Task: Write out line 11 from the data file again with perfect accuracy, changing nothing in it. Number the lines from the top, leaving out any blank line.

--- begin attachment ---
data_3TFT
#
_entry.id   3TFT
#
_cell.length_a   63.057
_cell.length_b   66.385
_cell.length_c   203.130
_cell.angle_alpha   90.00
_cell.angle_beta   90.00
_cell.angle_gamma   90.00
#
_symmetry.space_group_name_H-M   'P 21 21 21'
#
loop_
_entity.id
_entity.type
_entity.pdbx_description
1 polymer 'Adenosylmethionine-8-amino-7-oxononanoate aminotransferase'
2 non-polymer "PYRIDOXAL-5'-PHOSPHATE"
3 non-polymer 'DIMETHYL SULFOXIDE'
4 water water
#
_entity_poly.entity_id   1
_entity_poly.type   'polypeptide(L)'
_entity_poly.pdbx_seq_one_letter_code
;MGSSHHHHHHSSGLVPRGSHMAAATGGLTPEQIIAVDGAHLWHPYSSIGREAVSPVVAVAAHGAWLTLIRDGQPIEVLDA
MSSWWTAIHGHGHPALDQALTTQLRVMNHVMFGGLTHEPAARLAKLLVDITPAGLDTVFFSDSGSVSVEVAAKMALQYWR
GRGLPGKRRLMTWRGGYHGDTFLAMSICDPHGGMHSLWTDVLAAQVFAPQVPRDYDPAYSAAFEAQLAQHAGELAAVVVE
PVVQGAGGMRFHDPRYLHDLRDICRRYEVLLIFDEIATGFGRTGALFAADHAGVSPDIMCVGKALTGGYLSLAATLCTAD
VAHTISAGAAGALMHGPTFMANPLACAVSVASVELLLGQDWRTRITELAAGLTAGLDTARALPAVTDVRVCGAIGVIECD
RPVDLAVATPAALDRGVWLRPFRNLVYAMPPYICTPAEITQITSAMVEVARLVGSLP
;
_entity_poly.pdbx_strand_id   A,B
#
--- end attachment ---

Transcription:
#